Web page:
Of course as with any pair of headphones your ears and personal taste goes a long way into what works for you personally and it may take a moment to get adjusted to the tuning. Also worth noting is that they are not the loudest pair of headphones you will find out there, at least not without a dedicated headphone amp. Straight off an iPod or iPhone you may find yourself with the volume a click or two higher than usual. I don’t see this as a bad thing at all because they are plenty loud really, just something worth noting.

All in all I could easily recommend these. As of the time of this writing they are being sold with a fairly deep discount over on their own site which is nice to see. See also this nice video from Incase about the process of designing them. I don’t own their Reflex models I can also safely recommend those from my short time spent with them, they also have a nice solid sound and construction but with a smaller overall size. If you have any questions about the Sonics I would be happy to answer in the comments below, otherwise, happy listening.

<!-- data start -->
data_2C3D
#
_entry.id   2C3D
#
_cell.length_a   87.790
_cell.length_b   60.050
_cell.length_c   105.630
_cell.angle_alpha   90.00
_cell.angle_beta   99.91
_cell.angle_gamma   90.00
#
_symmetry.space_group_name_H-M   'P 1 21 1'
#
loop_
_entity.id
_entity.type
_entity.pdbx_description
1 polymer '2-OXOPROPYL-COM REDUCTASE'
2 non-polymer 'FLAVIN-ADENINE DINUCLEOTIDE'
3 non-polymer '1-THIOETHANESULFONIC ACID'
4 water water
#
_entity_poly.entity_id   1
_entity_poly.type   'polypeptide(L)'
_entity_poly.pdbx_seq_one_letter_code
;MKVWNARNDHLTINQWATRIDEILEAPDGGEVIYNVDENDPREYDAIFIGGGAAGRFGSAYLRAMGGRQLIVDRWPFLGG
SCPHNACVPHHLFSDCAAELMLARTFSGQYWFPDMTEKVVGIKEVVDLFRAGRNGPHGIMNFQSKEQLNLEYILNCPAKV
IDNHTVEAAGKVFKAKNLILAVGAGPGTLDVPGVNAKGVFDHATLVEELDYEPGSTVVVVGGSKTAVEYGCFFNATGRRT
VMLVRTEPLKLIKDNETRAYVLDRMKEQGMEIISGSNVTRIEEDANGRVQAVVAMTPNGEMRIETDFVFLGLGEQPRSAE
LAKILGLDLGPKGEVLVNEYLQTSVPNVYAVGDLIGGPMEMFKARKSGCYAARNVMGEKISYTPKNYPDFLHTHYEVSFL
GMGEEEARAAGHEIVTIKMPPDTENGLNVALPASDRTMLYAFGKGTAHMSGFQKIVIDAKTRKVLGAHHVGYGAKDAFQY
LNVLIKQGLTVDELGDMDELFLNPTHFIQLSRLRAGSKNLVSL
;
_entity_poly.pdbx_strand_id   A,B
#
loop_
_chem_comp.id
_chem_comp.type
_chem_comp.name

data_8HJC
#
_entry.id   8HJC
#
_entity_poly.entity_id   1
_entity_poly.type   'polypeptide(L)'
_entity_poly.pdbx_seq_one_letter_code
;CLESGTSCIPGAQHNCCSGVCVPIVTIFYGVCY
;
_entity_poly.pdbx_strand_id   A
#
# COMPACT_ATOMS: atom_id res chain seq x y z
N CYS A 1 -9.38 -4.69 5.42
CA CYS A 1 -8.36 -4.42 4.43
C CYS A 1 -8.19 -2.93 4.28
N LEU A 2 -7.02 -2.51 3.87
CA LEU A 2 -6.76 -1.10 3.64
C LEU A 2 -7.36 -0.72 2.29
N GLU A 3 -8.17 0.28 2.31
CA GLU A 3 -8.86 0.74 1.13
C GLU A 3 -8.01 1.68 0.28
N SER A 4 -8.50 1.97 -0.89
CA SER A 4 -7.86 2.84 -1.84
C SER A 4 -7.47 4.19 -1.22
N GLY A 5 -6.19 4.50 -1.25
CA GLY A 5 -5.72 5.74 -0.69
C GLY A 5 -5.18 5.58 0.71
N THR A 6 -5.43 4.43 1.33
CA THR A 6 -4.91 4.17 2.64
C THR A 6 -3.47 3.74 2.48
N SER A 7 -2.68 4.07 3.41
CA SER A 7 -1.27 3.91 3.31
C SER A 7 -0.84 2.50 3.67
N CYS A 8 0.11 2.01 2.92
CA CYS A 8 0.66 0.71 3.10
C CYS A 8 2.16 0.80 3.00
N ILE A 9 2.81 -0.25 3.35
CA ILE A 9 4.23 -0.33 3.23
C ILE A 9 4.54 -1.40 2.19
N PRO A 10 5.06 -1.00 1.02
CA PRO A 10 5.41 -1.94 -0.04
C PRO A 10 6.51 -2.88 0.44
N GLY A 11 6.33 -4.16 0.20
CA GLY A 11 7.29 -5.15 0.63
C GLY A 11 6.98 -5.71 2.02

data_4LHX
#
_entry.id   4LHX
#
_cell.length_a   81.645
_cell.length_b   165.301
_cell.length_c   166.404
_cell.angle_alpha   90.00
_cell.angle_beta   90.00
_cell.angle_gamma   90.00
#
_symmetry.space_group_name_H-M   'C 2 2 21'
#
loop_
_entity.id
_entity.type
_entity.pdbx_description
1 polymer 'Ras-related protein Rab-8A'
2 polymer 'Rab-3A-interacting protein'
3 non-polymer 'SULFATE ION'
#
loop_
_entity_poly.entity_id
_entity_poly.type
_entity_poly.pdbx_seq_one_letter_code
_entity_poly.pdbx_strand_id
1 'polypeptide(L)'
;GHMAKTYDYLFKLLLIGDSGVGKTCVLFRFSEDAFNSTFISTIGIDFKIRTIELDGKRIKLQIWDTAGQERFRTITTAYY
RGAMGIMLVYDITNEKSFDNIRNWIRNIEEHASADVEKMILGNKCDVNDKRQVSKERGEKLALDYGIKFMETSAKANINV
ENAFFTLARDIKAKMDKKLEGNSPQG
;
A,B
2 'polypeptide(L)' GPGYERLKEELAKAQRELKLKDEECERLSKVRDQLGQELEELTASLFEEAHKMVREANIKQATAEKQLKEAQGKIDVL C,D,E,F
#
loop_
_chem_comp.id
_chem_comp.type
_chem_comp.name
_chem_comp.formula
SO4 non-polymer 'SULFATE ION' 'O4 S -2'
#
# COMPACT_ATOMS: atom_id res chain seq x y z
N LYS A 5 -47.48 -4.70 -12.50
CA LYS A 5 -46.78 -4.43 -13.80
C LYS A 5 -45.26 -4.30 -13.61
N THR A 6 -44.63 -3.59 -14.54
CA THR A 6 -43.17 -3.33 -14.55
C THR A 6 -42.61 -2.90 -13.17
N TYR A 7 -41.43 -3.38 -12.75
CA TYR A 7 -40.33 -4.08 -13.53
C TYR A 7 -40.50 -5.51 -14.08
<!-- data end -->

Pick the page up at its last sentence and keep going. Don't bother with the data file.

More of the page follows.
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EDC

I have been following the slow rise of the EDC (Every Day Carry) movement for a few years now and always enjoy seeing what sort of interesting small gadgets people carry around them every day to get their work done. It has spurred quite a lot of new products and refined products to match the needs of the mindset which is, broadly speaking, doing as much as possible with the smallest amount of gear.